Apelo wins 3 silvers in 89-kg class
Angel San Nicolas can’t stop shaking his head as he’s about to receive his clean & jerk and total weight gold medals in the 102-kg class of the weightlifting event of the Northern Marianas Pacific Games 2022 yesterday at the Marianas High School Gymnasium.
The special education teacher at Francisco Mendiola Sablan Middle School said he really wasn’t expecting to win a gold medal—much less two—and that’s the reason he couldn’t believe his good fortune.
“Honestly, I came to the competition expecting just to do well. That’s it. I was really nervous and for the most part the last three days has been really hard. Not just pressure but expectation. Most of my competitions took place outside of [the CNMI] and I prefer it that way. This is actually my first time performing to my best in front of my home. It’s not a preference to be honest as I prefer to compete overseas. There’s just less pressure competing off-island that’s why.”
Whatever jitters the 29-year-old had disappeared come game time as he missed the gold in the snatch by only 1 kg after lifting 119 kg in his second attempt. He, however, more than made up for it with a lift of 160 kg in his third and final try in the clean & jerk. Moments before, he actually already secured the clean & jerk and total weight gold when he lifted 155 kg in his second try.
“I already secured the gold medal in my second attempt in total and clean & jerk. That’s actually my personal best and I’ve done that in training multiple times. I could’ve opted not to take the third attempt, but why not?”
An emotional San Nicolas dedicated his two gold medals—three if you count the one from the 2022 Oceania Weightlifting Championships—and the silver medal to everyone including his critics.
“I want to dedicate these medals to everyone who supported me and those who also gave me a hard time. I’m not going to lie ever since for more than year I really had a hard time and it’s not really the physical part it was dealing with people and so much stress and living up to everyone’s expectations. I’m sorry…I just wanna say to anyone I gave a hard time to, I’m sorry. I had to do what I had to do and it’s important for me to be doubted.”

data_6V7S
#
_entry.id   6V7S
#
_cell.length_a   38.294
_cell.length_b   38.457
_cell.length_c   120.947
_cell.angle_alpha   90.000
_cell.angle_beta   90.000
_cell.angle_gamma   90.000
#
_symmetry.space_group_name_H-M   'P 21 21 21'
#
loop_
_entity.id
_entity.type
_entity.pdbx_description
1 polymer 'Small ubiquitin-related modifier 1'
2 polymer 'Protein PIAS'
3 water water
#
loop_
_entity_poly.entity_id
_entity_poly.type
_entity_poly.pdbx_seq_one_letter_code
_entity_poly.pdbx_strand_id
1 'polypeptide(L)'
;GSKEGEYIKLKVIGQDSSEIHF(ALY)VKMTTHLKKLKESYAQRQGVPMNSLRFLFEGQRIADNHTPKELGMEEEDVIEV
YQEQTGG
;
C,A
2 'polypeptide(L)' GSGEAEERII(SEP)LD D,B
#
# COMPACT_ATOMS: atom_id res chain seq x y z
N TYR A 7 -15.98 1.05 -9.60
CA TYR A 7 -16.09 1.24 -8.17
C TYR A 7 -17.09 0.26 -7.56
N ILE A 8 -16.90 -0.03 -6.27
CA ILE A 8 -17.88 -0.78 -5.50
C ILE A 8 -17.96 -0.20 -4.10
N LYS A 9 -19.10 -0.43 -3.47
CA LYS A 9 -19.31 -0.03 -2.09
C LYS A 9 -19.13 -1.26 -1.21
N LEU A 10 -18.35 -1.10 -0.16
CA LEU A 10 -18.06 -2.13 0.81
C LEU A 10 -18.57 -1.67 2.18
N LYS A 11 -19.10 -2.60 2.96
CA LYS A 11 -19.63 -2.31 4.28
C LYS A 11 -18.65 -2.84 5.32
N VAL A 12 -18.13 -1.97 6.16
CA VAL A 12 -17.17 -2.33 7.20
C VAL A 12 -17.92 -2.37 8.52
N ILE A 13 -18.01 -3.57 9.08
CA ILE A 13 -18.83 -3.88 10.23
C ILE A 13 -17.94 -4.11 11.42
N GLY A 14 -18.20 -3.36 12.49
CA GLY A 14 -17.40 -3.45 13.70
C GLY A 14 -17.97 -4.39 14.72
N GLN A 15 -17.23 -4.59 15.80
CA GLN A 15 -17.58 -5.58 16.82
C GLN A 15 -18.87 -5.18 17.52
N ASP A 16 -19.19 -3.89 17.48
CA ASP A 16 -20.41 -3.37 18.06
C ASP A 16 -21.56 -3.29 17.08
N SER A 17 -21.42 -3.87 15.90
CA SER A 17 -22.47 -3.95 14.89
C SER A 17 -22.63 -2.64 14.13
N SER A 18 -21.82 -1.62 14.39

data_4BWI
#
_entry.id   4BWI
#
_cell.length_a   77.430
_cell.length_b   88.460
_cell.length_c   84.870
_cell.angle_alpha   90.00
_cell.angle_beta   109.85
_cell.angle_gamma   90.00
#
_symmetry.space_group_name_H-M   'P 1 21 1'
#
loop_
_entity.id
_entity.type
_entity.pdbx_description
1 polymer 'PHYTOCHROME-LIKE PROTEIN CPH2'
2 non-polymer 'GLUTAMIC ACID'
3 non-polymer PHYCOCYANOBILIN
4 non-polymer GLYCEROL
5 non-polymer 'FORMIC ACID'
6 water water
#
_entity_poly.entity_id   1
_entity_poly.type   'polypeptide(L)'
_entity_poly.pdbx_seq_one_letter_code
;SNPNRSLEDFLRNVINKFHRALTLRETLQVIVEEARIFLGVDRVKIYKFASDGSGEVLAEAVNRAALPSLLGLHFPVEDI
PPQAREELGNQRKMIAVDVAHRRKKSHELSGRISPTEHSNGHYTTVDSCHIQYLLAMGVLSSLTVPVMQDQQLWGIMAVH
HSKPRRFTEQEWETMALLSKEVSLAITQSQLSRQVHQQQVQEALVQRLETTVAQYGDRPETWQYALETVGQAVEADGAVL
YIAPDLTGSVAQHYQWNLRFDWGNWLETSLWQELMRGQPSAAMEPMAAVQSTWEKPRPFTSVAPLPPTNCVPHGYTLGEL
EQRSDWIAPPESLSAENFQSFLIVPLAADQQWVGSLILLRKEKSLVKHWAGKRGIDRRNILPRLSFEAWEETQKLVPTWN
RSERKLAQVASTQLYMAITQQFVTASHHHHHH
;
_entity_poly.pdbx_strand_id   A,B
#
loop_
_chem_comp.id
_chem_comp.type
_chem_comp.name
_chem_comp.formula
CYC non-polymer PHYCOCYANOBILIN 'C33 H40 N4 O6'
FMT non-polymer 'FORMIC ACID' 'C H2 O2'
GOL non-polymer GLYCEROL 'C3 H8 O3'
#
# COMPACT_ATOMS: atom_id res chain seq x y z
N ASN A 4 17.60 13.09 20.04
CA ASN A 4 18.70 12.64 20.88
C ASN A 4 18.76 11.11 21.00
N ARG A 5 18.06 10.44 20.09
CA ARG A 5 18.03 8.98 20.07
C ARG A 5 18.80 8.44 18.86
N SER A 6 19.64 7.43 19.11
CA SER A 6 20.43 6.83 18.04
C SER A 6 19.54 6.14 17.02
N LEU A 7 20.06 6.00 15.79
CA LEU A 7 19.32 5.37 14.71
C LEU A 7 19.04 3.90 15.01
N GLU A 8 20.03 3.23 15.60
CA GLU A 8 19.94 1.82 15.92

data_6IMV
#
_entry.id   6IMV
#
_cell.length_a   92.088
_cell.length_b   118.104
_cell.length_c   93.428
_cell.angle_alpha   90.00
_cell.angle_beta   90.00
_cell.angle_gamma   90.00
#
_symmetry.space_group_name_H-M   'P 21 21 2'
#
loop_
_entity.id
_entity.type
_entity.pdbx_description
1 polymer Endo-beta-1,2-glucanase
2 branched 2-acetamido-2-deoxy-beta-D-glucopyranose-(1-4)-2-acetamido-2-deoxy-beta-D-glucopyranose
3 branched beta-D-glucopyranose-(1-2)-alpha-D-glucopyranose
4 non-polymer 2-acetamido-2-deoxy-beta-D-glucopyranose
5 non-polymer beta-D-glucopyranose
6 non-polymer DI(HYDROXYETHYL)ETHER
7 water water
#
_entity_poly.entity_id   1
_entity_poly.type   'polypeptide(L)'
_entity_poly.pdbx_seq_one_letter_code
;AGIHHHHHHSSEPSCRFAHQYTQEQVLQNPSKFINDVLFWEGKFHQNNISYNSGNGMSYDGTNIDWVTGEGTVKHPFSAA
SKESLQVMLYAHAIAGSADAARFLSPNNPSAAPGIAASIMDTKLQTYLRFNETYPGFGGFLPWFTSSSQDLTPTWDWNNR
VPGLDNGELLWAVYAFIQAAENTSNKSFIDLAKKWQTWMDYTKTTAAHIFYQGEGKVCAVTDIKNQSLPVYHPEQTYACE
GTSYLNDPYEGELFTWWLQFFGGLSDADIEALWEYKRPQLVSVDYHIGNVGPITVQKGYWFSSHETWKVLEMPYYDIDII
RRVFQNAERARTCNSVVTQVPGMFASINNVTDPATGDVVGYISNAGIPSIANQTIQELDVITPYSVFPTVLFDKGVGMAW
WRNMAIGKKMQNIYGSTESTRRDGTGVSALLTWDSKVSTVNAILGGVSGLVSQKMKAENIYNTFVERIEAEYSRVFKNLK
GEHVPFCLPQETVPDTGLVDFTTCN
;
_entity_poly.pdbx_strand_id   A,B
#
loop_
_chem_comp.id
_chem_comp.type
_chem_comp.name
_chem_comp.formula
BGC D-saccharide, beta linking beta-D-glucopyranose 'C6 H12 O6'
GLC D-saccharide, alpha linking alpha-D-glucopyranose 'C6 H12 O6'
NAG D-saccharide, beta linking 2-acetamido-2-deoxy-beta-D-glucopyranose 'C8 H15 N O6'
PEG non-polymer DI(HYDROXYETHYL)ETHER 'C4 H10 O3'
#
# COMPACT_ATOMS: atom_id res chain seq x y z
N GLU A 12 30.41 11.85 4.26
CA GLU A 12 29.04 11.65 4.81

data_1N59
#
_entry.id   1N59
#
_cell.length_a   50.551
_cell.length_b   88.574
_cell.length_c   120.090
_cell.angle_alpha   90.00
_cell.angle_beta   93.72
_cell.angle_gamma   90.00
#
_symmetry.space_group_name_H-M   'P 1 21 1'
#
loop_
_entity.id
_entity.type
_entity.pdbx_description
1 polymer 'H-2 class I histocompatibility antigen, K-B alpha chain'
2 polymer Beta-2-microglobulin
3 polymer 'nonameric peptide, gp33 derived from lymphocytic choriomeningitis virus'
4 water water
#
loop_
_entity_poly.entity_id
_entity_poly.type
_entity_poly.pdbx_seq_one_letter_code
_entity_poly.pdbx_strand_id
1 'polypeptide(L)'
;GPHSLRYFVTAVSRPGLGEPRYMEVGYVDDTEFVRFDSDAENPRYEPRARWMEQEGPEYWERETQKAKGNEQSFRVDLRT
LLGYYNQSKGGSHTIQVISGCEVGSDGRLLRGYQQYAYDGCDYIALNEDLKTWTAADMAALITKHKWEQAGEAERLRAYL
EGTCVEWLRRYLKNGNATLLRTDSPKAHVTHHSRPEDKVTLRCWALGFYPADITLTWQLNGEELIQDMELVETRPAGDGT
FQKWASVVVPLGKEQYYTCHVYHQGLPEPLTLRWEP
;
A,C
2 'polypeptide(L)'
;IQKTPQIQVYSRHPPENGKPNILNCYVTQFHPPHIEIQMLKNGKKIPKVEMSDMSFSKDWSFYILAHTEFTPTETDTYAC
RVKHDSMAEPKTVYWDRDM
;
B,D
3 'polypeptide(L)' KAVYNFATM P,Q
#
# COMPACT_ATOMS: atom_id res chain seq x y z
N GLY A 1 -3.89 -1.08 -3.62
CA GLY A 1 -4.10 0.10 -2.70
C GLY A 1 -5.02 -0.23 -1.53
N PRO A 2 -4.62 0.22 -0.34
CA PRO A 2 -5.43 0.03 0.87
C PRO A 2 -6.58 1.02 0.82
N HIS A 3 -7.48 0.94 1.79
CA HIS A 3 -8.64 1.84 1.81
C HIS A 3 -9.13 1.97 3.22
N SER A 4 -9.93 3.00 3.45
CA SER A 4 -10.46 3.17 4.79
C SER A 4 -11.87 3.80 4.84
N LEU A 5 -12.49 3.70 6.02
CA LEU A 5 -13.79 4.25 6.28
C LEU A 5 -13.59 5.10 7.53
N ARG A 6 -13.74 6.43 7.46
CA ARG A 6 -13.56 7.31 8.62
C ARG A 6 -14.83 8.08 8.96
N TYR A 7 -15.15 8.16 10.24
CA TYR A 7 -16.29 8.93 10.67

On the $12,500 windfall he’s expected to get for his two gold medals and a silver, San Nicolas said he wants to get hold of the cash incentive first.
“I don’t know what I’m going to do but let’s get it first. Let me get it first and I’ll think and decide what I’ll do with it,” he said.
On the $1,000 bonus Gov. Ralph DLG Torres promised for each gold medal, San Nicolas said he would accept that too and even intimated that he’s ready to smoke the peace pipe with the governor. “If he wants to why not.”
Earlier, Leo Apelo gave the CNMI three more silver medals after coming in second in the 89-kg class. The 33-year-old Transportation Security Administration officer came in second in the snatch with a lift of 124 kg and finished in the same position in the clean & jerk when he cleared 157 kg.
“I’m proud of it and I really worked hard for it so it’s really good… Feels great, I can’t complain, and I love the crowd they gave me some energy.”
Apelo dedicated his three silver medals—including a fourth in the Oceania Weightlifting Championships—to his family and children, who were actually in attendance at the MHS Gym.
He said he’s been into the sport for 10 years now and plans to continue training in weightlifting “until my body’s broken.”
“These are the most medals I won and in an international competition at that. I only competed before locally, Guam, and in the Micronesian Games,” added Apelo who trains six days a week.
On the $7,500 incentive not counting the governor’s $1,000 bonus, Apelo joked that it’ll come in handy with everyone’s electricity bill going up. “The power bill is very high right now so…”